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SENSR is a tool to create, share and manage a citizen science project running on mobile devices to harness the power of citizen scientists.
SENSR provides a simple and easy way to obtain a custom data collection application running on mobile devices for your project.
If you are running a grassroots project for science, education, environmental conservation, community monitoring, or other reason, and are seeking ways to expand citizen scientists' participation in contributing data, SENR can help you create a mobile data collection tool for your project.
It is part of a research project at Carnegie Mellon University. Please try out if you are seeking ways to harness citizens' power of data collection.
SatCam lets you capture observations of sky and ground conditions with a smart phone app at the same time that an Earth observation satellite is overhead.
When you capture a SatCam observation and submit it to our server, it helps us to check the quality of the cloud products that we create from the satellite data. In return, we send you the satellite image that was captured at your location, anywhere in the world! SatCam supports the Terra, Aqua, and Suomi NPP satellites.
SatCam was developed at the Space Science and Engineering Center, University of Wisconsin-Madison .
Spy on nature, and contribute to science. Share photos and observations through SciSpy and you're contributing to research initiatives that rely on amateur participation. Created by Science Channel (Discovery), SciSpy enlists paticipants to document the natural world of their backyards, parks, cities, and towns. Photos and observation data are tagged and stamped with date, time and location information and will hopefully provide helpful information to track migrations, changes in the natural environment, seasonal trends and more.
WildObs (from "wildlife observations") participants capture memorable wildlife encounters and put them to work. Record your encounters for your own studies, or enjoyment. Use these records to develop your own wildlife calendar for the year. Maintain and grow your life-list, learn about new species and connect with nature.
Join the WildObs community via your Android or iPhone and use technology to help you connect with nature.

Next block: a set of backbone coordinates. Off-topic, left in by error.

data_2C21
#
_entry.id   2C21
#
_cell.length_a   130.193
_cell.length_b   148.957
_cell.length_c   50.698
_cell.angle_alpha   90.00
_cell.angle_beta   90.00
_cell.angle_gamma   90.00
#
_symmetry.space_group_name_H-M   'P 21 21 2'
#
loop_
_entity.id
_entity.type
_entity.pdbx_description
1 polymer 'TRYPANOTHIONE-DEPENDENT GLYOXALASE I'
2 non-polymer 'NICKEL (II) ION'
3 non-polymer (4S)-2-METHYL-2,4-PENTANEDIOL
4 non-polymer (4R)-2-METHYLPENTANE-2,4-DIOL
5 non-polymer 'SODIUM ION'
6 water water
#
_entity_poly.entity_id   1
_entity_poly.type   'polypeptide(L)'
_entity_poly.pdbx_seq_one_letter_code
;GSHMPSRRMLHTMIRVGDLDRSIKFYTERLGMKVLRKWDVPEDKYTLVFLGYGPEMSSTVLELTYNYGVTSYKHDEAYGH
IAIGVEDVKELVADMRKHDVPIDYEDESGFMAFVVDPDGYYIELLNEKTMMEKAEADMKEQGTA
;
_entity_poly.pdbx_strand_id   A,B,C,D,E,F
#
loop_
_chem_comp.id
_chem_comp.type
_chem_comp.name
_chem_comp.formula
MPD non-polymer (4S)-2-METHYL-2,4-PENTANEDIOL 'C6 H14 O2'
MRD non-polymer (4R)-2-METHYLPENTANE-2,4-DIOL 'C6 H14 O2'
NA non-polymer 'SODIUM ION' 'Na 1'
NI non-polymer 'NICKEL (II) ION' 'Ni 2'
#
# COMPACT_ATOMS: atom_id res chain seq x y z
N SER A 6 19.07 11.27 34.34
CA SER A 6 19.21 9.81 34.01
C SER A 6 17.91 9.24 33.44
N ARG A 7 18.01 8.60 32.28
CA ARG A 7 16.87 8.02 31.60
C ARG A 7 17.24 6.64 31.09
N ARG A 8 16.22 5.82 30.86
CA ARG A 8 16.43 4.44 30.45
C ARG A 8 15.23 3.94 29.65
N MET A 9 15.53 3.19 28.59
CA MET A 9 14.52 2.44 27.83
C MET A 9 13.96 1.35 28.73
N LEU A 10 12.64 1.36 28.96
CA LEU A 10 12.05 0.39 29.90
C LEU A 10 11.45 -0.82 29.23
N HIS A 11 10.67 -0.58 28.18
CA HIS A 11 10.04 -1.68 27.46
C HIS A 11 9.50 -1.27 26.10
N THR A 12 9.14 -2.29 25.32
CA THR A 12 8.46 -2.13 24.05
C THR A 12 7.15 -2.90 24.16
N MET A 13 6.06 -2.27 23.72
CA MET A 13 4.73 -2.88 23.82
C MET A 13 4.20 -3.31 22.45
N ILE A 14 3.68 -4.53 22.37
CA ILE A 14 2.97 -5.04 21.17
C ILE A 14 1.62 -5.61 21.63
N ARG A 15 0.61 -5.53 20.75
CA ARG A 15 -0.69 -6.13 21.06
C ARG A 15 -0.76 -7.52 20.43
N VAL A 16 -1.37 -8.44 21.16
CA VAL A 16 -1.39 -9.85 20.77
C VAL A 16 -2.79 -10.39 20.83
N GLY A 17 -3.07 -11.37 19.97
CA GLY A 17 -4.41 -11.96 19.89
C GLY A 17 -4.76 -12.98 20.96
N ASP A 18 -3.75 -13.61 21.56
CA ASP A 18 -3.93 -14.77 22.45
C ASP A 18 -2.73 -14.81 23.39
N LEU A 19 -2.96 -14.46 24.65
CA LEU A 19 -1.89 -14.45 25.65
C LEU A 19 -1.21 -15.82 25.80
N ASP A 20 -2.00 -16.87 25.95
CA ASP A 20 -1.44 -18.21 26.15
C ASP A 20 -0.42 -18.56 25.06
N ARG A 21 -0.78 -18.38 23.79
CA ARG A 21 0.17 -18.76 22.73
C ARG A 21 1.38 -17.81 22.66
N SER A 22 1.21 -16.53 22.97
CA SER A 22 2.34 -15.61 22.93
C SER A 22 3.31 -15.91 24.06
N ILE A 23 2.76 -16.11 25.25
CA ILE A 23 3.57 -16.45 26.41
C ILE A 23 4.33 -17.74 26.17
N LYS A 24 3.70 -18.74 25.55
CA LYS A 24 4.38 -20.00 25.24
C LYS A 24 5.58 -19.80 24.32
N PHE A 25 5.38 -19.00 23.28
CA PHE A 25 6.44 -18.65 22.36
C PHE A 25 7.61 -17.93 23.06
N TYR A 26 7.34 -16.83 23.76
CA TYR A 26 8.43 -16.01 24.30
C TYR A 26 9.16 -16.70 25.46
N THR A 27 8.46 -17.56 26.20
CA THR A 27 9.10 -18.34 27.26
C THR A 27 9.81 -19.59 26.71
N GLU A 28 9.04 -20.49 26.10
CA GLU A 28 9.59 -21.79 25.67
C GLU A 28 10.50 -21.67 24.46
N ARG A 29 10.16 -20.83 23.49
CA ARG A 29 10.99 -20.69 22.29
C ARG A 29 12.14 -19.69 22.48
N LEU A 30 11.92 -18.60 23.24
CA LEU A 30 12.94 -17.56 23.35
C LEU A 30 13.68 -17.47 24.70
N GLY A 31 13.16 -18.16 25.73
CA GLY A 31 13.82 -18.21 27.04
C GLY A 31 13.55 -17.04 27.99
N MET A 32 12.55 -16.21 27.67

As a wildlife community, WilObs participants help each other find the nature (for a photograph or close encounter) and we learn about the species in our neighborhoods. WildObs is collaborative wildlife enjoyment. It can help connect each other to wildlife.
Additionally, WildObs is a proud partner of the National Wildlife Federation's Wildlife Watch, and works with a number of other scientific studies to extract citizen science from recorded encounters.
Use your mobile phone to help us locate invasive plants!
Invasive weeds are a significant threat to native plants and animals. Although most non-natives are not considered "invasive", those that crowd out food sources for wild animals, create erosion, or act as a significant fire hazard can be considered a threat and need to be identified and located for removal. You can help!
Then, using your Android mobile phone, help us locate invasive plants in an expanding number of locations across the US, or you can create your own list of plants that you want help in locating.
Our iPhone app currently works only in the Santa Monica National Recreation Area but is being updated soon.
The plants you identify will be placed on public map and alert park rangers of the spread of these habitat-destroying plants.
You can also participate using any mobile phone with text or picture messaging, email, or our web forms and a digital camera.
Precipitation ID Near the Ground (PING)
The National Severe Storms Laboratory needs YOUR help with a research project!
If you live in the area shown on the map, the Precipitation Identification Near the Ground project (PING) wants YOU to watch and report on precipitation type.
PING is looking for young, old, and in-between volunteers to make observations—teachers, classes and families too! We have collected tens of thousands of observations since 2006, already making PING successful because of your help.
PING volunteers can spend a little or a lot of time making observations. The basic idea is simple: the National Severe Storms Laboratory will collect radar data from NEXRAD radars in your area during storm events, and compare that data with YOUR observations.
Why? Because the radars cannot see close to the ground, we need YOU to tell us what is happening. Scientists will compare your report with what the radar has detected, and develop new radar technologies and techniques to determine what kind of precipitation—such as snow, soft hail, hard hail, or rain—is falling where.